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Savannah habitats comprise an ecologically important, but ultimately fragile, ecosystem. They constitute one of the largest biomes on Earth, covering almost 20% of the land surface, and can be simply described as tropical and subtropical grasslands with scattered bushes and trees. Most savannahs occur in Africa, although smaller areas can be found in South America, India, and Australia. They form a rich mosaic of diverse ecosystems, and The Biology of African Savannahs offers a concise but comprehensive introduction to their ecology, biodiversity, and conservation.
The Biology of African Savannahs describes the major plants (grasses, and trees such as Acacia) and animals (mainly large mammals) that live in this habitat, and examines the biological and ecological factors that influence their population size, interactions (such as predation), and community composition. Conservation issues such as climate change, hunting, and conflict between wildlife and domestic animals are also discussed. This new edition has been updated throughout with the latest research in the field, and contains new technique boxes which introduce readers to some of the analytical methods used to study African savannahs.
This accessible text is suitable for both senior undergraduate and graduate students taking courses in savannah and tropical ecology as part of a wider ecology and/or conservation biology degree programme. It will also be of relevance and use to the many professional ecologists and conservation practitioners requiring a concise but authoritative overview of the topic.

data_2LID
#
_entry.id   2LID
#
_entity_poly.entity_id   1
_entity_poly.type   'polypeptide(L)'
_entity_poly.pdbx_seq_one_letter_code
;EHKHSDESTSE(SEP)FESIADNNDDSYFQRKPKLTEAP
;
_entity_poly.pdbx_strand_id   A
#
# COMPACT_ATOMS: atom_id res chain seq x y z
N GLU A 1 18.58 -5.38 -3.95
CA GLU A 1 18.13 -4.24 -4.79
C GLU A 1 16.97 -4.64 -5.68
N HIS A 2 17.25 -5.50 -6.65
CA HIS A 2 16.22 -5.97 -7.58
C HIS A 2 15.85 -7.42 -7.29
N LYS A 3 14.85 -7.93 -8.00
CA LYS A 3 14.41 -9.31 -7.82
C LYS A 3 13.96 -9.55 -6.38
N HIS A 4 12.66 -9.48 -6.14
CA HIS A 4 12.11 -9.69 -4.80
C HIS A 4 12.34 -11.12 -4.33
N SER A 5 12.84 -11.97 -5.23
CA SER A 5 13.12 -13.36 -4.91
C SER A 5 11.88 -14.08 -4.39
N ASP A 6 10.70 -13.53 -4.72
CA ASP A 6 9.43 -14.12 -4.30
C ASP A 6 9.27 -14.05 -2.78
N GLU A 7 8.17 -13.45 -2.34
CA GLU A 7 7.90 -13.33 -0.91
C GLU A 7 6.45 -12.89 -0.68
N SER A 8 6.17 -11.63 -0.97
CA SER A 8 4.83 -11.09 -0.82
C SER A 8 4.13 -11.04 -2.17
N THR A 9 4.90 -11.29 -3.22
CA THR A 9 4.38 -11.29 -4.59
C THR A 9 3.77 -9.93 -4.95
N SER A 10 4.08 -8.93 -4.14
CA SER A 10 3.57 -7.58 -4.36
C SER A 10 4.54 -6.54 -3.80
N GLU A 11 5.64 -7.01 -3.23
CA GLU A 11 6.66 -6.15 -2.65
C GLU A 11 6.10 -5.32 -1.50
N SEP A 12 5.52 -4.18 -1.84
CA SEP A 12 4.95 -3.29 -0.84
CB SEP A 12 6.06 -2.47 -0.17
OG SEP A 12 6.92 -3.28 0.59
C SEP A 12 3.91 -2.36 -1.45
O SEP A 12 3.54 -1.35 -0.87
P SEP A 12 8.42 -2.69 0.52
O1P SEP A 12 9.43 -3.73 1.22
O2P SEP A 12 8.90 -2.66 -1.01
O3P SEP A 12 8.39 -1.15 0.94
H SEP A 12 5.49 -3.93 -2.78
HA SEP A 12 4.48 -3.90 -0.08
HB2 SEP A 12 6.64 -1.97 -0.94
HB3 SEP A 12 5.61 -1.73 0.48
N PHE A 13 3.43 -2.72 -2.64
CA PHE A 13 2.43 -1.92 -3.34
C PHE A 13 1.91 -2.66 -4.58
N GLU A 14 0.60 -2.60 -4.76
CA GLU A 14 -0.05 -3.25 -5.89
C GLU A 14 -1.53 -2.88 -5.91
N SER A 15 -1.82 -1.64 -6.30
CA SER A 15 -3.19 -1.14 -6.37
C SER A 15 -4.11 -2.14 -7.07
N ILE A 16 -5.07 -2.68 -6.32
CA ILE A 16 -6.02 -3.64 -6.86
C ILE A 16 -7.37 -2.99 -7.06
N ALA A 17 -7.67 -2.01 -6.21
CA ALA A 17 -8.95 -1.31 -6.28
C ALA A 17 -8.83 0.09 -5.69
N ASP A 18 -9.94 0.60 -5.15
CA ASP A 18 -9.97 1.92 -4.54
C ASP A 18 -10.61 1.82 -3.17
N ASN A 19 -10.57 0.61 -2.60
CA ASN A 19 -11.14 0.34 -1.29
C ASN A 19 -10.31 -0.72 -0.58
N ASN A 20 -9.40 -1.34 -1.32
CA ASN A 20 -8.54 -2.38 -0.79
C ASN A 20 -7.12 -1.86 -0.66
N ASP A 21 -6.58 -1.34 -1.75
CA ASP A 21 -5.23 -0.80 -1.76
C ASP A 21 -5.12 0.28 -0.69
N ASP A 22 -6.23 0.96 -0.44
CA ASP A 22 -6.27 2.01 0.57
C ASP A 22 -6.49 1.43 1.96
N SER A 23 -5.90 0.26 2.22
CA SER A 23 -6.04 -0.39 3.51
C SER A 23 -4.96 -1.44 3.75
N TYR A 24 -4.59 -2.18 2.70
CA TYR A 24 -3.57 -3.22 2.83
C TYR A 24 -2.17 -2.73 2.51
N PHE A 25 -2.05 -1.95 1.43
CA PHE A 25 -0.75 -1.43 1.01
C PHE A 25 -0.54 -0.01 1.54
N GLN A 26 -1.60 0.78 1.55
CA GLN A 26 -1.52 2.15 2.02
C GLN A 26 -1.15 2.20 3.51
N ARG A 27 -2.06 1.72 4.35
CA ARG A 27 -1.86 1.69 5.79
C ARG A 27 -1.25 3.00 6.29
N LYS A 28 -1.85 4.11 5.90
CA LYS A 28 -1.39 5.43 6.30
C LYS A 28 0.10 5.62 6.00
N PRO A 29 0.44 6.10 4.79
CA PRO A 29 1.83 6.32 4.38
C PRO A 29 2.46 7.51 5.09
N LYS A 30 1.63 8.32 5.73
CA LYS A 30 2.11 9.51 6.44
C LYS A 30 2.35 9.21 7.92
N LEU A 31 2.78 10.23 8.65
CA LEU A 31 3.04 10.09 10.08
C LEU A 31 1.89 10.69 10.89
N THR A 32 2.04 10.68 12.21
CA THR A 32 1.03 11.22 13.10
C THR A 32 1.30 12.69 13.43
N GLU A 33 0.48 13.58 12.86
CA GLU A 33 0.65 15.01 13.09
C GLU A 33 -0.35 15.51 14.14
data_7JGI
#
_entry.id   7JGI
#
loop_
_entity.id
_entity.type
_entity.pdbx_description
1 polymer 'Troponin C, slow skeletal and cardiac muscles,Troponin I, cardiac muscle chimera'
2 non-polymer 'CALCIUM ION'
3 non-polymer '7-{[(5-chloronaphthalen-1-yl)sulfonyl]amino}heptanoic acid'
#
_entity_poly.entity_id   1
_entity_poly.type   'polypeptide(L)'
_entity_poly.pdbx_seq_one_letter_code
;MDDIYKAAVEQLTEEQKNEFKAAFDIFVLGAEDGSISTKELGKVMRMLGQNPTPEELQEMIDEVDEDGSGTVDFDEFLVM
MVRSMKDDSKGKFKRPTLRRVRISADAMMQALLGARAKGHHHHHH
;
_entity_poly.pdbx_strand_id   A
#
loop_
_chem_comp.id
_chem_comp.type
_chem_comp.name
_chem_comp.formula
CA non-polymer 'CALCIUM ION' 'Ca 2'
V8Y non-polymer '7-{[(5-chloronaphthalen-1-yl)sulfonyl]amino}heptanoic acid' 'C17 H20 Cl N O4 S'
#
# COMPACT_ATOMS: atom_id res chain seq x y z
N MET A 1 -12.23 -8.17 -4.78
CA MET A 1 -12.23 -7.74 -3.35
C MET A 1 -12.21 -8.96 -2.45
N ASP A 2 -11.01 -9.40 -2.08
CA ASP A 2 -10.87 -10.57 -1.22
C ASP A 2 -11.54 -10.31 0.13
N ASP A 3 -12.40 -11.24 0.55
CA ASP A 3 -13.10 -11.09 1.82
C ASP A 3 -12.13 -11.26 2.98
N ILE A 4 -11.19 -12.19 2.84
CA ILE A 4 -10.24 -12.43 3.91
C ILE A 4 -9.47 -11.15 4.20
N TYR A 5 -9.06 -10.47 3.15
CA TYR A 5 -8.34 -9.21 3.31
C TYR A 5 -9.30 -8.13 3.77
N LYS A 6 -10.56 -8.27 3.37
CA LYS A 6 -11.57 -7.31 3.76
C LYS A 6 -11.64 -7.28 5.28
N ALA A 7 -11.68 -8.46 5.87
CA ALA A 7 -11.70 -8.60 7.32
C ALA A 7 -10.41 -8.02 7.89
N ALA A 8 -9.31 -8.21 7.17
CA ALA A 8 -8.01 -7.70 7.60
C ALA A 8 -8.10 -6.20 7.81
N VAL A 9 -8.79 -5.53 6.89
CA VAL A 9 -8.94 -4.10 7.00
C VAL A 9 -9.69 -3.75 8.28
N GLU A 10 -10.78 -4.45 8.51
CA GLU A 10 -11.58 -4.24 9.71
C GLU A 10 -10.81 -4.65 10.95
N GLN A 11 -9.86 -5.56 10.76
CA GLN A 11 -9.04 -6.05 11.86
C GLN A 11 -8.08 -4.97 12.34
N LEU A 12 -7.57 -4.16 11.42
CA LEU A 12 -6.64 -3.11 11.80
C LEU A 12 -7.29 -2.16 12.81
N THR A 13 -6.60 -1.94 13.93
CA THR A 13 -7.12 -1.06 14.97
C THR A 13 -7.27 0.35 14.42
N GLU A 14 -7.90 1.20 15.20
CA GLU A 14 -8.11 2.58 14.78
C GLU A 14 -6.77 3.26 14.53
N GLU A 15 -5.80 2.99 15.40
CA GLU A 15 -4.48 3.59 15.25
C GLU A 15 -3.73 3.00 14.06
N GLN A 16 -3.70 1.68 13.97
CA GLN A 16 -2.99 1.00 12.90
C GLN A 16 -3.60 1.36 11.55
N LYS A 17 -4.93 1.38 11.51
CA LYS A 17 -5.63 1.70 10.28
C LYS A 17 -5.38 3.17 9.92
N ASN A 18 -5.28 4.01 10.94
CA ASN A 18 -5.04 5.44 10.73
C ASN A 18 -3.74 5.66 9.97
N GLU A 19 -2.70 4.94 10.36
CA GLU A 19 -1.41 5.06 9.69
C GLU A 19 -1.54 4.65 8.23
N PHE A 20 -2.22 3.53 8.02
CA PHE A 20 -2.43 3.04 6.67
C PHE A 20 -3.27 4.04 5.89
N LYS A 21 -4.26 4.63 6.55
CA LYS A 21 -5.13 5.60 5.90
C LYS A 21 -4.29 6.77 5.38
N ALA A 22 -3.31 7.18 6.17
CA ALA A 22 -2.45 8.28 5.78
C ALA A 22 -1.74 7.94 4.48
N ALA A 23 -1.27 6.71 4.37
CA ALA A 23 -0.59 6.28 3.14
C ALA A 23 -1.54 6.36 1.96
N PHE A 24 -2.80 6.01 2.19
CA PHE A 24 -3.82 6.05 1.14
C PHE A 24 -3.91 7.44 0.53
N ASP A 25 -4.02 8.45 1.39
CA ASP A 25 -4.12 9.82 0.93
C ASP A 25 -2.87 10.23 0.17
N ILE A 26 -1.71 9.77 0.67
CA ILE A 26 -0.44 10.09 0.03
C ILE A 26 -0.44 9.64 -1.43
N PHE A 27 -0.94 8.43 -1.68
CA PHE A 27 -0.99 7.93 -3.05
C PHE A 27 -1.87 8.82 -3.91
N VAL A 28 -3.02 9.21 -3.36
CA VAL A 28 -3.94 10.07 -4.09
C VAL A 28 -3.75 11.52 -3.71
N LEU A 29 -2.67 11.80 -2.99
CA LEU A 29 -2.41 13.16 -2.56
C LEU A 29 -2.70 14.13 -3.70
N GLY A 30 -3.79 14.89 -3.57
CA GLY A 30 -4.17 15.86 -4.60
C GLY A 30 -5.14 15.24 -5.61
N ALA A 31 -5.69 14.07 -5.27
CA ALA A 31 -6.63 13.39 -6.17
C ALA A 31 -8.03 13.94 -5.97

2: The vegetation
3: The animals
4: Single species populations
5: Species interactions
6: The savannah community and its conservation
Bryan Shorrocks is an Honorary Professor in the Environment Department, University of York. He was previously Professor of Population Ecology at the University of Leeds, and is an Emeritus Professor of that University. For many years he was senior editor of the Journal of Animal Ecology, and for the past 5 years has been an editor for the African Journal of Ecology. He has twice been a member of the Council of the British Ecological Society, and has been on UK research committees for NERC and AFRC. He advises the Namibian Cheetah Project, is UK representative for the East African Wildlife Society, and is a Trustee of the East African Wildlife Trust. His current research at the Mpala Research Centre, in Laikipia, central Kenya focuses on reticulated giraffes in the region. He recently helped to supervise a giraffe project in Namibia, and was the script advisor for the Savannah programme in the BBC's Africa series. During the last 26 years he has had 148 publications.
William Bates studied initially at the University of Guelph followed by an MSc. in Zoology at the University of Western Ontario, and a Ph.D. in Zoology at University of Texas at Austin. He has held the following research positions: NSERC PostDoctoral Fellow at the University of Oxford, and Kyoto University, Assistant Professor at Carleton University 1989-1994, Research Scientist at Bamfield Marine Science Centre 1994-1999; Associate College Professor at Okanagan University College 1999-2005; Associate Professor at University of British Columbia 2005-2013; Emeritus Professor at University of British Columbia 2013-present. He has had over 50 publications and over $1 million in total of research support. He has had fourteen years of field work in Africa studying wildlife vocalizations.